Home Podcast TOP #44: Why We Worship Our Dogs

TOP #44: Why We Worship Our Dogs

It's likely you've already noticed how in the last few decades, dogs and cats are suddenly everywhere we look – movies, books, websites, commercials and advertisement. The pet industry has grown significantly. It's clear that our lives are becoming more intertwined with those of our pets.

Today's podcast is all about that, and how or why we worship our dogs and cats. I had the pleasure of talking to Jeff Lazarus, author of books Dogtology and Catakism. These hilarious and delightful reads are about everything any pet owner will relate to, but they also provide a lot of insight into why we care so much about our dogs and cats, and include actionable tips on how to better understand and communicate with our pets.

If you're passionate about pet ownership, you'll enjoy this episode as me and Jeff cover a lot of ground here. We talked about why people are so in love with their dogs; Jeff explained the meaning of “Dogtology” and how he came up with ideas for his books. As a bonus, I also asked him how other pet owners and aspiring authors can get their books off the ground and he was generous enough to share some great advice. Tune in!

Listen to the episode in the video above and find the full podcast transcript below. For more, visit this episode’s post on the official Theory of Pets website.

Why We Worship Our Dogs
(podcast transcript)

Why We Worship Our Dogs

INTRO: If you looked up the title of this podcast before listening to it, you might be wondering if it's going to be based off some type of religious spiel. And I am certainly not here to get into the debate about religion.

However, as humans, we do seem to have this need to believe in something, whether it's some sort of a higher power or some kind of a force like Karma, that just eventually makes everything right in the world.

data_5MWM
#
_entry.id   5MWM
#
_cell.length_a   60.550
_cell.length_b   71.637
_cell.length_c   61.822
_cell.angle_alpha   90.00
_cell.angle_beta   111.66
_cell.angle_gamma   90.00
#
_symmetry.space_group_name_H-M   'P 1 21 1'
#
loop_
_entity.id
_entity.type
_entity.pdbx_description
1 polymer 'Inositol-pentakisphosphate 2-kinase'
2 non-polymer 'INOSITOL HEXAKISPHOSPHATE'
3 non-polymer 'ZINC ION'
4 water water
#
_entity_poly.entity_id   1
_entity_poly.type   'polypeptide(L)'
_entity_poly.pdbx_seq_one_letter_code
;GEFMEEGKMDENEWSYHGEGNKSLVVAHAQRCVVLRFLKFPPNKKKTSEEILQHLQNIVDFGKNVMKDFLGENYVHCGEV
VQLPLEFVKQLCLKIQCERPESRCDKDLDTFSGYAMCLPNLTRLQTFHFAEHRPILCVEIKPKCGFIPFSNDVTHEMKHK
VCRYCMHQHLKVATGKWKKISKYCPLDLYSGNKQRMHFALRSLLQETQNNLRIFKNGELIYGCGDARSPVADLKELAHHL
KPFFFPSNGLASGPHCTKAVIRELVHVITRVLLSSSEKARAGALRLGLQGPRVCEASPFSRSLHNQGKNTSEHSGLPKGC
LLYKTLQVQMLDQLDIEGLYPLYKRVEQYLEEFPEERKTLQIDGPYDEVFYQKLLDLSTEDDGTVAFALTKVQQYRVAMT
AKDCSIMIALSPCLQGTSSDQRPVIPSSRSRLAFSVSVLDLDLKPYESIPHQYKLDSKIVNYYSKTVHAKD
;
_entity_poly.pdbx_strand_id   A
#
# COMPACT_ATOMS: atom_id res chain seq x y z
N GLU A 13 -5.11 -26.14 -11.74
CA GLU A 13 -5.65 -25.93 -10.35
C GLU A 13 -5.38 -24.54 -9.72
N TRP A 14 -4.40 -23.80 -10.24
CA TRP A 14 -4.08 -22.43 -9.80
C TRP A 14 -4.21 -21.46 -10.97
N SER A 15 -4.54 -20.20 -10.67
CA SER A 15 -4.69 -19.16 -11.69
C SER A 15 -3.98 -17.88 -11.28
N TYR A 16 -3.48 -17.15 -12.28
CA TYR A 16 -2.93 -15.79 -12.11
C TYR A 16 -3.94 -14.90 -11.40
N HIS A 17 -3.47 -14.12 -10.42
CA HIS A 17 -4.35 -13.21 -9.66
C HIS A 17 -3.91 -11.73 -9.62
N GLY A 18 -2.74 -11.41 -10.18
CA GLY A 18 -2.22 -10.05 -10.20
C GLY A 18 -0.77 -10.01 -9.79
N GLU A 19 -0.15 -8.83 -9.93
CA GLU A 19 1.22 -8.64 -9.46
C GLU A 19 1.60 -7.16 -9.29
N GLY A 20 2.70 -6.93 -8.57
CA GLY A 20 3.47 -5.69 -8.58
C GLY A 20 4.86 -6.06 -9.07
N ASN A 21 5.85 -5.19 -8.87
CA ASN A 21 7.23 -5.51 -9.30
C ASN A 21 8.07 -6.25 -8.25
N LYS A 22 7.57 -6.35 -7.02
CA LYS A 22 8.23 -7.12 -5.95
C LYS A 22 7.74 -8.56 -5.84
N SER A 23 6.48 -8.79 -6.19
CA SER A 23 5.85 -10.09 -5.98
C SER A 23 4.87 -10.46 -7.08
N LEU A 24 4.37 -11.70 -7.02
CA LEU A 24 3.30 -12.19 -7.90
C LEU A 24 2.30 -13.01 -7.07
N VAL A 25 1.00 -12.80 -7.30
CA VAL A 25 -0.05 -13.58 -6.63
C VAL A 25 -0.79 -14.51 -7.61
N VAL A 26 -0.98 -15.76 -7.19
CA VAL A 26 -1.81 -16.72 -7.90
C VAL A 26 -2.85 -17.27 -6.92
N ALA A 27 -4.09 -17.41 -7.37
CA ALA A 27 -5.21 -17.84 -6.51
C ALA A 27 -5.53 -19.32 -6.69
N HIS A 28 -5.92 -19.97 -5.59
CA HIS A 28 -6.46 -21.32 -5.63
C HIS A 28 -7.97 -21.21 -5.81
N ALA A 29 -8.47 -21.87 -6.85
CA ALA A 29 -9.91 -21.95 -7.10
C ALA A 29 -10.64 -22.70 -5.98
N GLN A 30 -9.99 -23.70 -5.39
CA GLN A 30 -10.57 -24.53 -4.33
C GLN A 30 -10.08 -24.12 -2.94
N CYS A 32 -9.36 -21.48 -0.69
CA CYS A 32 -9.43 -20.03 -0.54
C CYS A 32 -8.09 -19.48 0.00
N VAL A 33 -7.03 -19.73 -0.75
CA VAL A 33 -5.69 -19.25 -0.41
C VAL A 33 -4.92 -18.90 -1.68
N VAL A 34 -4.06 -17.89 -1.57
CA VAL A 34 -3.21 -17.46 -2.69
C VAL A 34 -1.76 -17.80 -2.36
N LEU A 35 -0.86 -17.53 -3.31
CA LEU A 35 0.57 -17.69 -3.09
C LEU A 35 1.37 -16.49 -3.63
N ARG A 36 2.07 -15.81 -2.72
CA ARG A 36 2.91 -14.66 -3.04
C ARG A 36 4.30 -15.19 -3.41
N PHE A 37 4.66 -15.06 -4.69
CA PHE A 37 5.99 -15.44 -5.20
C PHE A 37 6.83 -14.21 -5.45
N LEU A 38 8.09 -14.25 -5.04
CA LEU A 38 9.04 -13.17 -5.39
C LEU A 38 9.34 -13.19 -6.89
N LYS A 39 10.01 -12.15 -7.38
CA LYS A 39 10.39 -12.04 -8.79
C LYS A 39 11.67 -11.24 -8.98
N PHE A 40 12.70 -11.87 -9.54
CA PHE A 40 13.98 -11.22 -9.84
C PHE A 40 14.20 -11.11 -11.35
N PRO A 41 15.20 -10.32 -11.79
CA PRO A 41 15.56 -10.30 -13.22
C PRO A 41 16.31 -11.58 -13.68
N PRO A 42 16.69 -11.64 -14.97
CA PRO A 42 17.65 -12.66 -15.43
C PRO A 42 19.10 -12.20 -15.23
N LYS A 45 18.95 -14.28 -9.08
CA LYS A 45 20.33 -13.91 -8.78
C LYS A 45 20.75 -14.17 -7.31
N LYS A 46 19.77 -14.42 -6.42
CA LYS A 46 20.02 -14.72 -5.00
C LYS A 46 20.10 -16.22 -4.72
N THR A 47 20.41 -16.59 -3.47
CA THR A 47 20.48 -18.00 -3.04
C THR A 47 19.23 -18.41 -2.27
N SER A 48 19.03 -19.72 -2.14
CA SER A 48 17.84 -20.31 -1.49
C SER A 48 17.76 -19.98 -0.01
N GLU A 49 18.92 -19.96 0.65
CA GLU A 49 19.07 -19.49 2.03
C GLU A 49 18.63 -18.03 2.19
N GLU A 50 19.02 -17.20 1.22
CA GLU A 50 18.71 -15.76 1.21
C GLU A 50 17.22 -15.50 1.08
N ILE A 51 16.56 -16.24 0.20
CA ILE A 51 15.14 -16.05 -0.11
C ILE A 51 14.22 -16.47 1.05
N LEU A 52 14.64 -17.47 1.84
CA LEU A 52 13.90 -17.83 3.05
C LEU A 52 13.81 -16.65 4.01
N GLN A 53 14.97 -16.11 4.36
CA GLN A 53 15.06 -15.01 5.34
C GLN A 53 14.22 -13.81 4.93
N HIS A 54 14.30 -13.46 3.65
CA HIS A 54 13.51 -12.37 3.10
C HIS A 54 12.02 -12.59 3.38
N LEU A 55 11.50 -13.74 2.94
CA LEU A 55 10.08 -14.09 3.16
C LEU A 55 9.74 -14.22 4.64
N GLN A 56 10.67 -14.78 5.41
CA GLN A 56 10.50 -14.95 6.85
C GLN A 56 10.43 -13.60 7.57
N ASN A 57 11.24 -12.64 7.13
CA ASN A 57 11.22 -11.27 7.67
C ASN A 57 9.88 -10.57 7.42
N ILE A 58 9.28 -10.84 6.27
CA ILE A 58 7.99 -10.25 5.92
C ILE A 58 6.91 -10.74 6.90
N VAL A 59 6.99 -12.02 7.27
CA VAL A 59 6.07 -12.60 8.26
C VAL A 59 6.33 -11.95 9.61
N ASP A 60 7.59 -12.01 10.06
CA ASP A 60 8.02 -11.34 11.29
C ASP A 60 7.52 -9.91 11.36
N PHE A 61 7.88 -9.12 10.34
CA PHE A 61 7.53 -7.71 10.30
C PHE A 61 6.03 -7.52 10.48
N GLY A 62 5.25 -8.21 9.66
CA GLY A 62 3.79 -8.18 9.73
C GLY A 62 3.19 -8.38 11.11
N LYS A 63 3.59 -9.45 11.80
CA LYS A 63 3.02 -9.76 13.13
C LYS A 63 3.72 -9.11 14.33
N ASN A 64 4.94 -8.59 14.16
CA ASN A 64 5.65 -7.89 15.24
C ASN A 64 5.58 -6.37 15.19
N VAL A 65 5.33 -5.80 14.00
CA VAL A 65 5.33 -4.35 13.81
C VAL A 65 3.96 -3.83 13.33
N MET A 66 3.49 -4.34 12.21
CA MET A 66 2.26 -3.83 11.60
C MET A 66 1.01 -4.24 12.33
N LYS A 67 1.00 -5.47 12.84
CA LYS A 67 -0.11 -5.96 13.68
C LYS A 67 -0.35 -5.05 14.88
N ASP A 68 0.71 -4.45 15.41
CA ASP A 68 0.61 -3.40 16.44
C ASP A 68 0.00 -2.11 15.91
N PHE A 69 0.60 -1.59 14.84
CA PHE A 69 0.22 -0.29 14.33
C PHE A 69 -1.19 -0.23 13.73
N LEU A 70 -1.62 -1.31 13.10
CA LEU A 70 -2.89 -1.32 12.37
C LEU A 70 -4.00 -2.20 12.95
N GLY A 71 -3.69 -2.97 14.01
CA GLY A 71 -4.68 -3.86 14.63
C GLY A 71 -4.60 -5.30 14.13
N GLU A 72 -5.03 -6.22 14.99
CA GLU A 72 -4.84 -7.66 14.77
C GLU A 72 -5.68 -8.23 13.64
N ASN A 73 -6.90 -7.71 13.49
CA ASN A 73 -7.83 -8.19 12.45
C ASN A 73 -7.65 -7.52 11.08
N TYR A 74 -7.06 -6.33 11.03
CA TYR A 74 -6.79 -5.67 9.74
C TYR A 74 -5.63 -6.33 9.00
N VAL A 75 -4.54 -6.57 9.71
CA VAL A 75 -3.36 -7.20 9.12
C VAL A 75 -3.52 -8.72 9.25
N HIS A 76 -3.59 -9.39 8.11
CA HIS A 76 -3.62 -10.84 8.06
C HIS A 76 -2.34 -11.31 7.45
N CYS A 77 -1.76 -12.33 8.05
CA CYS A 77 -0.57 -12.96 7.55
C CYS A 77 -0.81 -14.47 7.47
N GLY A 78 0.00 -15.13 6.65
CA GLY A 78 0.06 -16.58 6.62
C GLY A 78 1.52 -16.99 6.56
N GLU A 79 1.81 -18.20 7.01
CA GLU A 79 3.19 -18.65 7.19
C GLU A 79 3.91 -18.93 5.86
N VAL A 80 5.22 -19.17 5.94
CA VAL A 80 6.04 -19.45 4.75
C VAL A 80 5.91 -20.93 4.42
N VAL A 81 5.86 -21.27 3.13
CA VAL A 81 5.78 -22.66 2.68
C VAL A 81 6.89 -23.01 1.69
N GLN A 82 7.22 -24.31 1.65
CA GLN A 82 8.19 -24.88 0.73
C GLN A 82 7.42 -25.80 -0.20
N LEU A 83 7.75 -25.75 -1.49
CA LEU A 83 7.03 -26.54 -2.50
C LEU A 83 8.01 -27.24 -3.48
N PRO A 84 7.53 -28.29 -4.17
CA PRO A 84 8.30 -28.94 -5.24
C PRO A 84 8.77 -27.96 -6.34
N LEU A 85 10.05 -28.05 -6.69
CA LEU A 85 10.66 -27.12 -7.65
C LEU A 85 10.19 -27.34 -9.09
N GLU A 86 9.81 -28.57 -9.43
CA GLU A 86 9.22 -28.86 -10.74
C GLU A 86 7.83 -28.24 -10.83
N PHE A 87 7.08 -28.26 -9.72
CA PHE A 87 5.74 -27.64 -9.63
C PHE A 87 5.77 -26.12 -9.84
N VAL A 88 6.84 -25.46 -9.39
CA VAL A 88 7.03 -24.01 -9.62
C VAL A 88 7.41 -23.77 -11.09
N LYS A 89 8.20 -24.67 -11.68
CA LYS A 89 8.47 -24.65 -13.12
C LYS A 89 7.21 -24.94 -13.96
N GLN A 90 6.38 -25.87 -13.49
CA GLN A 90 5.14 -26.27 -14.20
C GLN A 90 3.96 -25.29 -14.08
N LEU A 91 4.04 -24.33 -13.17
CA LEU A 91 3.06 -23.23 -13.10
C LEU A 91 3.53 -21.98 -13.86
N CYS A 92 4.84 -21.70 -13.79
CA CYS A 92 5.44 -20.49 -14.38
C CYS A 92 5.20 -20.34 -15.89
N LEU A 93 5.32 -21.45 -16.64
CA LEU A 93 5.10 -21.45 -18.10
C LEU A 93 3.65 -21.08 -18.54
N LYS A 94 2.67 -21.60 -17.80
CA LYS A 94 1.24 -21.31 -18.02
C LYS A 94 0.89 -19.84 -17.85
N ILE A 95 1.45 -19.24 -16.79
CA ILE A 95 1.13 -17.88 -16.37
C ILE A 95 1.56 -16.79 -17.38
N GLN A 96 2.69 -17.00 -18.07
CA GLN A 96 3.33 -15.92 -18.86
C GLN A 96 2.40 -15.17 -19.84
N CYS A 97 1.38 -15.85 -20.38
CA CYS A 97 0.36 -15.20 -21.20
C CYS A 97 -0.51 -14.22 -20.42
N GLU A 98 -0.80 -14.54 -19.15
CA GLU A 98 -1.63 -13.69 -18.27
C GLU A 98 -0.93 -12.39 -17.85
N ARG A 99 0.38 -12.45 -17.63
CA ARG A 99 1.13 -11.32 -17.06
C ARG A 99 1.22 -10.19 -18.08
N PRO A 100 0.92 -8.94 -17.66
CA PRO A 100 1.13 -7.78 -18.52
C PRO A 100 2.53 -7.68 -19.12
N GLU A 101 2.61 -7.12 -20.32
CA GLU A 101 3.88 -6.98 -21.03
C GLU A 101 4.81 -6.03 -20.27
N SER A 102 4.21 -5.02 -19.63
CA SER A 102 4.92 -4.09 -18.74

We believe in all these different things, and the term “dogtology” was actually coined by a man named Jeff Lazarus. Jeff Lazarus is here to talk to me today about Dogtology and another book that he wrote that's called “Catakism” which are just kind of really entertaining fun plays on this belief that we have as pet owners that really, our lives sort of center around our animals. We have these weird rituals that we do for them every day.

In our house at five-thirty in the morning and five-thirty at night, and our dogs know it and we know it and it's just sort of the way that we do things. Every pet owner has these different things that we do for our dog.

As a culture of pet parents, we kind of joke about he fact that our dogs run our lives, our cats run our lives. And it's true to a certain extent.

One of the things that Jeff and I kind of chuckle about is — vacationing. There are so many pet owners that can't take a vacation when their dog sitter is away, because they only trust one other person with their pet. So in every little aspect of our lives, being a pet parent sort of takes part in every little part of our lives.

Again, Jeff is here today to talk to me about Dogtology, and where this came from. We had a lot of fun talking about this book. It's a really easy, humorous, light read. It's something that every pet owner can relate to — Dogtology and Catakism.

If you are watching this on YouTube or social media, there are links below to our website, theoryofpets.com, where you can get on and ask any questions that you might have of me, or I can pass on to Jeff. There are also links to the sites where you can check out the books and get a little bit more information about them.

Interview with Jeff Lazarus

Samantha: Where did this idea come from? How did you get started with the idea of Dogtology, and then the book itself?

Jeff: Well, Dogtology is about all of us dog lovers, and those of us who are obsessed and practically worship our dogs. We're like — well, we don't literally worship our dogs. Well, but wait a minute. [laughs]

Kind of sort of… You know… It's like, go look at the TV. Can you watch three consecutive TV commercials and not see a dog? Hard to do now.

Samantha: Probably not. That's true.

Jeff: It's to the point of — wait, what's the product? Is that for a car or erectile dysfunction medication? I don't know, but did you see the dog?

Samantha: It's so cute. Yeah. [laughs]

Jeff: It's really funny. Dogtology is really about us, and it's about how we're in the club, and we can't wait to put a jacket or a sweater on the dog. And like, right now, today, we better have the dog's gifts for the holidays all picked out and wrapped and everything.

Samantha: Absolutely.

Jeff: Really, that obsession has a name for it, finally, and it's not just “dog-loving.” It's called Dogtology. And it's the primary belief in millions of people's lives, and a lot of fun.

Samantha: Absolutely. I could not agree more.

I mentioned to you before that we are crazy dog people in our house. And cat people as well; actually we have two dogs and four cats. So we're animal lovers here.